State bans all live bird exhibitions, including fairs

FILE - In this Nov. 16, 2009 file photo, chickens stand in their cages at a farm near Stuart, Iowa. South Dakota has its first case of bird flu at an egg-laying chicken farm that holds 1.3 million of the birds. Dakota Layers says it was told by the state veterinarian Thursday, May 14, 2015, that one of its nine barns tested positive for avian influenza. (AP Photo/Charlie Neibergall, File)
FILE - In this Nov. 16, 2009 file photo, chickens stand in their cages at a farm near Stuart, Iowa. South Dakota has its first case of bird flu at an egg-laying chicken farm that holds 1.3 million of the birds. Dakota Layers says it was told by the state veterinarian Thursday, May 14, 2015, that one of its nine barns tested positive for avian influenza. (AP Photo/Charlie Neibergall, File)

COLUMBUS, Ohio (WDTN) – There will be no live bird exhibitions this year at any fairs, bird shows or sales.

The Ohio Department of Agriculture calls it an “aggressive” move to protect Ohio’s $2.3-billion poultry industry from the avian flu.

The ban includes the Ohio State Fair, county fairs, independent fairs and bird sales, auctions and shows.

The bird flu was first confirmed in the United States in late 2014. More than 44 million birds nationwide have contracted the highly contagious disease.  Minnesota and Iowa are two states hit hard by the disease.

“This was a difficult decision because it means young people can’t show their birds at fairs, but it’s in the best interest of an industry that literally thousands of Ohio families and businesses depend on and which provides billions of dollars to our state’s economy,” said Ohio Department of Agriculture Director David Daniels.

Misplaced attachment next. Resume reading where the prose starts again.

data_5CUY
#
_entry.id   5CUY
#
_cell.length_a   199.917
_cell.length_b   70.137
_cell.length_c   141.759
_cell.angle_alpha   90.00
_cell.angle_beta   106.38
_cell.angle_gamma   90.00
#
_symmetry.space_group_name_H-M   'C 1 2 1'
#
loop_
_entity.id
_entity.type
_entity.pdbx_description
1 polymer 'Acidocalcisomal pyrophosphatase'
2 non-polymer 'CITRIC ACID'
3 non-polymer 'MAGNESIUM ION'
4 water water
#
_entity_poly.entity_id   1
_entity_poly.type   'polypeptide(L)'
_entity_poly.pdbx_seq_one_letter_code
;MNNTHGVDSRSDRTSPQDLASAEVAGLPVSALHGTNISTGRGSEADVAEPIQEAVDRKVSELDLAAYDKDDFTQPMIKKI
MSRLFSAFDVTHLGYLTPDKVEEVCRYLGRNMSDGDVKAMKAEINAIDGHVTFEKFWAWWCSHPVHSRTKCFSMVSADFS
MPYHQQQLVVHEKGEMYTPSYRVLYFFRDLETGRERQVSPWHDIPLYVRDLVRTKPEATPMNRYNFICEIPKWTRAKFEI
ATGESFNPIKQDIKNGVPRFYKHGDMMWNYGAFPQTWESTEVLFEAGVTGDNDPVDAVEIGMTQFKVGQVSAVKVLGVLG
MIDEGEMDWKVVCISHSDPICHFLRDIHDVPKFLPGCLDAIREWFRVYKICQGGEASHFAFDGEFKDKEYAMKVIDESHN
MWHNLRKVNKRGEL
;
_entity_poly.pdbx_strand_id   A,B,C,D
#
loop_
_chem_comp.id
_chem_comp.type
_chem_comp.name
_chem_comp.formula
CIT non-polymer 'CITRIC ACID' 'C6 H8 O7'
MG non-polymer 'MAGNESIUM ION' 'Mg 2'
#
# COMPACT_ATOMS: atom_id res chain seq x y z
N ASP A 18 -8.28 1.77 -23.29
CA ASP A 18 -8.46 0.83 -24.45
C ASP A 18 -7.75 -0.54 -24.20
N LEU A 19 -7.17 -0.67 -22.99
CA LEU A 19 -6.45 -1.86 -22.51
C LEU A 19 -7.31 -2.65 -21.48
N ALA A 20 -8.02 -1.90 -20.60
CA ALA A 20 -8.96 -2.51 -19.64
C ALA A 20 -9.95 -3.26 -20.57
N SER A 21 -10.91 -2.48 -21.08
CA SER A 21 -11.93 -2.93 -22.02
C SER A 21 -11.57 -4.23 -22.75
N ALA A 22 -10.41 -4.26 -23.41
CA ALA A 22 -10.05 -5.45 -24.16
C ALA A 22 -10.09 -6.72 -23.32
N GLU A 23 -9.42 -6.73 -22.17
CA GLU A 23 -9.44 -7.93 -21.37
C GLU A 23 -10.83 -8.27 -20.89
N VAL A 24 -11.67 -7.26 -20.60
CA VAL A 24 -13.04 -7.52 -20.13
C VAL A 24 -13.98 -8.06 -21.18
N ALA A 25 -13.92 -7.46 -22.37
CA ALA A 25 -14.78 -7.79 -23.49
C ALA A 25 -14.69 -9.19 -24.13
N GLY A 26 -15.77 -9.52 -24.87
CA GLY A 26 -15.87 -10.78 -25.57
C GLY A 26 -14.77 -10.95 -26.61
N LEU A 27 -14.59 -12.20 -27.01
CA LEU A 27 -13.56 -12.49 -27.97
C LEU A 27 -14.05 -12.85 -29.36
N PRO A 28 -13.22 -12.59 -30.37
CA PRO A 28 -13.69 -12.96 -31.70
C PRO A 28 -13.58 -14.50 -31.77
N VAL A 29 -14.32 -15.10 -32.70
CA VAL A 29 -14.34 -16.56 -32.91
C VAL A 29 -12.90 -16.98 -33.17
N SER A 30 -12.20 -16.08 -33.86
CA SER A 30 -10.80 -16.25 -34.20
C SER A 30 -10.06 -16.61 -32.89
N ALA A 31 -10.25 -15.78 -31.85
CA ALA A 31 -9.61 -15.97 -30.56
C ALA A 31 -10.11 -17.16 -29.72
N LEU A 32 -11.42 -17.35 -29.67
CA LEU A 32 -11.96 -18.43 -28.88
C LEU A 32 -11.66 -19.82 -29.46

Ohio is the second largest egg producer in the country with more than 28-million laying chickens.

The Ohio egg business employees nearly 15,000 people.

“One of the ways avian influenza spreads is by direct contact with contaminated materials coming from other infected birds. This means that exhibitions, auctions and swap meets where birds are co-mingling pose a high risk of unintentionally spreading this disease,” said Dr. Tony Forshey, veterinarian.

The egg shortage is affecting prices at the supermarket and some restaurants are having to alter their menus to deal with an egg shortage.

Visit the Ohio Department of Agriculture on line for more information.

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